How Disclosure Medium Affects Investor Reactions to CEO Bragging, Modesty, and Humblebragging
58 Pages Posted: 2 Apr 2017 Last revised: 16 Mar 2019
Date Written: March 2, 2018
We examine if investor expectations of two common disclosure mediums (conference calls and Twitter) interact with a CEO’s communication style to influence investor judgments. Consistent with theory, results show that when the disclosure medium is a conference call, investors are less willing to invest when the CEO is modest about positive firm performance compared to when the CEO brags. In contrast, when the disclosure medium is Twitter, investors are less willing to invest when the CEO brags about positive firm performance compared to when the CEO is modest. Further analysis reveals that perceived CEO credibility mediates the influence of a CEO’s communication style and disclosure medium on investor judgments. Additionally, we find that regardless of the disclosure medium, investors are less willing to invest in a firm when the CEO humblebrags about positive firm performance relative to when he brags or is modest. Our study contributes to the emerging literature on social media and disclosures, and to the literature investigating how style features of disclosures influence investor judgments. Our results also have practical implications for firms and managers developing communication strategies for new disclosure mediums like Twitter.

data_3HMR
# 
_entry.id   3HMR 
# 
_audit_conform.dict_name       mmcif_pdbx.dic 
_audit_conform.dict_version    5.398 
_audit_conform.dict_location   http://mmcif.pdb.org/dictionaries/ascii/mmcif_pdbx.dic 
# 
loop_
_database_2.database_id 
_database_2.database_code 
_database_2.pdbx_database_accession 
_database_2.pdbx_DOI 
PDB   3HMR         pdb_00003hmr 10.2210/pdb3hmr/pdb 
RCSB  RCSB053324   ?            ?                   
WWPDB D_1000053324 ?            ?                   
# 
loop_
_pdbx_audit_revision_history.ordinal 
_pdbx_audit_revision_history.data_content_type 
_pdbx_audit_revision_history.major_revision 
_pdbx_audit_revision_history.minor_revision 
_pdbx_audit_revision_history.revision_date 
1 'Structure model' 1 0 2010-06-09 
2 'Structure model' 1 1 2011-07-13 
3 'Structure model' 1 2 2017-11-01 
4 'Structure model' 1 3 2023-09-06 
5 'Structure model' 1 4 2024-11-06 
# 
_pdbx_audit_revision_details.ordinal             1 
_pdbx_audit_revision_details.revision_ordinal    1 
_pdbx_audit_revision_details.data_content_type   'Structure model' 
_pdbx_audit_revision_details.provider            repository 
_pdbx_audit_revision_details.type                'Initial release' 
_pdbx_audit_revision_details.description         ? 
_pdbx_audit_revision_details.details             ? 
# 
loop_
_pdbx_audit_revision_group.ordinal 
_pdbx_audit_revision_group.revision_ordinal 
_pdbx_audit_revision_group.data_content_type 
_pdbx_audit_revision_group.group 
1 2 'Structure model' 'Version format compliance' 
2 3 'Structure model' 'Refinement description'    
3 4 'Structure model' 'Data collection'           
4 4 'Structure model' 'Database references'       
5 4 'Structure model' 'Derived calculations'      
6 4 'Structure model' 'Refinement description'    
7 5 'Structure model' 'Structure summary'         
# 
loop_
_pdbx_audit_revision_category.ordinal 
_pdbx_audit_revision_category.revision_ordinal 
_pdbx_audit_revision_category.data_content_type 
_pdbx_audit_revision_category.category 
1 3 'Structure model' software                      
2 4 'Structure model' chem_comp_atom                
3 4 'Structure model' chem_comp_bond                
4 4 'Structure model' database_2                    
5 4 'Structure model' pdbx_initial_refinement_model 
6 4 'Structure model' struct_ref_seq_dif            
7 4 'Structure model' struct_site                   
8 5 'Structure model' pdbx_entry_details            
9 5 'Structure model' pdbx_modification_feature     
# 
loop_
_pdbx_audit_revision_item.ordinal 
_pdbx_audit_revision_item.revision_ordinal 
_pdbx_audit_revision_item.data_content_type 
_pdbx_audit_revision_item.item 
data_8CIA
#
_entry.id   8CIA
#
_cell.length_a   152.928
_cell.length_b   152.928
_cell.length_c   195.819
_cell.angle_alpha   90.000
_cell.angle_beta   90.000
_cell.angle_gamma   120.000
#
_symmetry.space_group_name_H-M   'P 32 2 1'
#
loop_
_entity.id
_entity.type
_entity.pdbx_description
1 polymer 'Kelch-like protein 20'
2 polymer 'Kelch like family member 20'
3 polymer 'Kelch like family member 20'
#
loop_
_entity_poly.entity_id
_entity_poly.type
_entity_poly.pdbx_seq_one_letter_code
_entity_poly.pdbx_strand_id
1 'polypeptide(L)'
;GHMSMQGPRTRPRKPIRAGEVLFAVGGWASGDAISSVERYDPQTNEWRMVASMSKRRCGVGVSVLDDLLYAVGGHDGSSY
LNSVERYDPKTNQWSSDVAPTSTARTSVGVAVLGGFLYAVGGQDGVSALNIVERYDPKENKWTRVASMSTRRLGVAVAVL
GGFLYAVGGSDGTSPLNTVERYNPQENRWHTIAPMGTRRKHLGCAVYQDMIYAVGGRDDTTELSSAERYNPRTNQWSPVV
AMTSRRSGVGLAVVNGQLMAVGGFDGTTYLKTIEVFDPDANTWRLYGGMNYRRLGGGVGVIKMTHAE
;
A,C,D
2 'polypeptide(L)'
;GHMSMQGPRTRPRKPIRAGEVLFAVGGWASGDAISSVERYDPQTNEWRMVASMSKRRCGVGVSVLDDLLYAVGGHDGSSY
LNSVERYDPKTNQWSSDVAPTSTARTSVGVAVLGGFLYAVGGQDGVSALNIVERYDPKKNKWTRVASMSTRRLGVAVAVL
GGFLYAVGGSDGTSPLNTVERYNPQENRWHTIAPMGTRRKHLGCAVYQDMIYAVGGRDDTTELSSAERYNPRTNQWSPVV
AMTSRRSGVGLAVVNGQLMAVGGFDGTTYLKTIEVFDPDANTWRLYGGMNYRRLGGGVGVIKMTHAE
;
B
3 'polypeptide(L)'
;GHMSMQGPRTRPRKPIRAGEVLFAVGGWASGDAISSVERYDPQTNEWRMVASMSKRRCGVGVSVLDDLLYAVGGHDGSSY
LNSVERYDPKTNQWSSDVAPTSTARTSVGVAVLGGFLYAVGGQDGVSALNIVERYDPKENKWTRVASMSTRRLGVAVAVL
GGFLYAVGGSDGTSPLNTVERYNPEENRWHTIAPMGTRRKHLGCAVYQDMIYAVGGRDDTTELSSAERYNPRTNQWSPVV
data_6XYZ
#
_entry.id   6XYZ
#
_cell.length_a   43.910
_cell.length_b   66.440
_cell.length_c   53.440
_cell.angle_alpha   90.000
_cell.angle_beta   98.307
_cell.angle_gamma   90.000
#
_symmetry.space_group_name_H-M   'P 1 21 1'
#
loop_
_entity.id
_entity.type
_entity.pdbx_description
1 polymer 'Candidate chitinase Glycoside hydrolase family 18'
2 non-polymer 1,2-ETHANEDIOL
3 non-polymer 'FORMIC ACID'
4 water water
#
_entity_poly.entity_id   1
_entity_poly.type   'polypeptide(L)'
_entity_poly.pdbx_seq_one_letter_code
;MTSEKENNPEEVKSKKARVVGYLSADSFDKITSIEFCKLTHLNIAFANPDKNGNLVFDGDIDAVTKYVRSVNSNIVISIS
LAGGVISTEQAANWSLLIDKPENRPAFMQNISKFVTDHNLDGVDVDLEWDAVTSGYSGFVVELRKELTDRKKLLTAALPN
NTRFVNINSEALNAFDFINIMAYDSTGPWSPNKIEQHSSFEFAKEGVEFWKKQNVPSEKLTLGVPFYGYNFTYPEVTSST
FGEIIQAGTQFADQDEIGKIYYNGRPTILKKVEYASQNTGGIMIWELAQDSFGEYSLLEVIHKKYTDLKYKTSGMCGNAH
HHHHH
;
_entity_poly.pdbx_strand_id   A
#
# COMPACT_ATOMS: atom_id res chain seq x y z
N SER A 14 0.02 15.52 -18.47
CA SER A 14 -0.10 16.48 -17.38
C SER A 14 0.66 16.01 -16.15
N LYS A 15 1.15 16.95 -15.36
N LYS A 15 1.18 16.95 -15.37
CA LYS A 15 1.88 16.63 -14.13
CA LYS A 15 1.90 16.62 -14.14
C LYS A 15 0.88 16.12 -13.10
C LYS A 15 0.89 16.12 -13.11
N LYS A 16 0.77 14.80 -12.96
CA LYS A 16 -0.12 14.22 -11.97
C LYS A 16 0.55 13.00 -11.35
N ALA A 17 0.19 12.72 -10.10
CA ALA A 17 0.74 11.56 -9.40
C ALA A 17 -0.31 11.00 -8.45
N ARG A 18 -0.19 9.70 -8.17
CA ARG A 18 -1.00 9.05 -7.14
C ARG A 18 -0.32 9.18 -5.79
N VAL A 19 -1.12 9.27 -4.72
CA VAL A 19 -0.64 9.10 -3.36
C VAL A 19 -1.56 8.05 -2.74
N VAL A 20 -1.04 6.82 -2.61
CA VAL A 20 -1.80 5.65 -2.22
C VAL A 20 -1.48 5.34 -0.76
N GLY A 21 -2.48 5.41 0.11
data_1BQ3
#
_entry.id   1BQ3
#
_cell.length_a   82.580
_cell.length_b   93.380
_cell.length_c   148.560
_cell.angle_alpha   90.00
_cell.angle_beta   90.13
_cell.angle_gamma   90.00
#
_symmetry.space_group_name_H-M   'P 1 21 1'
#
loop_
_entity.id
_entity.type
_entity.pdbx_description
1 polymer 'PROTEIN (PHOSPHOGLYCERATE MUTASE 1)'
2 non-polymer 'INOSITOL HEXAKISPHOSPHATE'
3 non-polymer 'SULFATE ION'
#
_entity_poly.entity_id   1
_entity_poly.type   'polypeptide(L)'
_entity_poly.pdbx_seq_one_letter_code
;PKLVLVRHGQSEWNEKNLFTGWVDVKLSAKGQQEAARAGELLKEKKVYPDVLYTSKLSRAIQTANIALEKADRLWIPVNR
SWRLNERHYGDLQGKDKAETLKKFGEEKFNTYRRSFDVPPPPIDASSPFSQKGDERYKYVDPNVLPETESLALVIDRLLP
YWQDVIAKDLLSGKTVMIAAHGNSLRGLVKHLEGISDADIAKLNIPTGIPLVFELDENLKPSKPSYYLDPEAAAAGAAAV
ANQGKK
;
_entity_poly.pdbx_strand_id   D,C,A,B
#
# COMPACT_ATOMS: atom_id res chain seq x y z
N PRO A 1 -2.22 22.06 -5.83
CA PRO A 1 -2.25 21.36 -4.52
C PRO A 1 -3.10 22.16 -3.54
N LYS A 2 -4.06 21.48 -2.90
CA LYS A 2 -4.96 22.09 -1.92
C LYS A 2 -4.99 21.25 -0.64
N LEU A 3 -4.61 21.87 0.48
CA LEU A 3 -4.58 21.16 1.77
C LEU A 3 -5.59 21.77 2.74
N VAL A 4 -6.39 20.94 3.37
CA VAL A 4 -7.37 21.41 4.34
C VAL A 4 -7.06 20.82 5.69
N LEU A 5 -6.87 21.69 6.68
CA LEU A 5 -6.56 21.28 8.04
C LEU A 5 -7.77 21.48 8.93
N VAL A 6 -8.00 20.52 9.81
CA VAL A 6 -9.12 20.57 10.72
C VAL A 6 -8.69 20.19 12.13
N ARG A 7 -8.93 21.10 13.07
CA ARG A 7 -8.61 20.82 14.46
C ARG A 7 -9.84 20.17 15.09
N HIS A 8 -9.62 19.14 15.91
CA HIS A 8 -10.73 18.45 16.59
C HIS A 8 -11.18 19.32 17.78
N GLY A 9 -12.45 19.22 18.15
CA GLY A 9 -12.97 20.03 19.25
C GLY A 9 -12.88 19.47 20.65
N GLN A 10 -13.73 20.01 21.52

Keywords: conference calls, Twitter, social media, communication style, expectancy violations theory, humblebrag
JEL Classification: C91, M40, M41, D83
Suggested Citation: Suggested Citation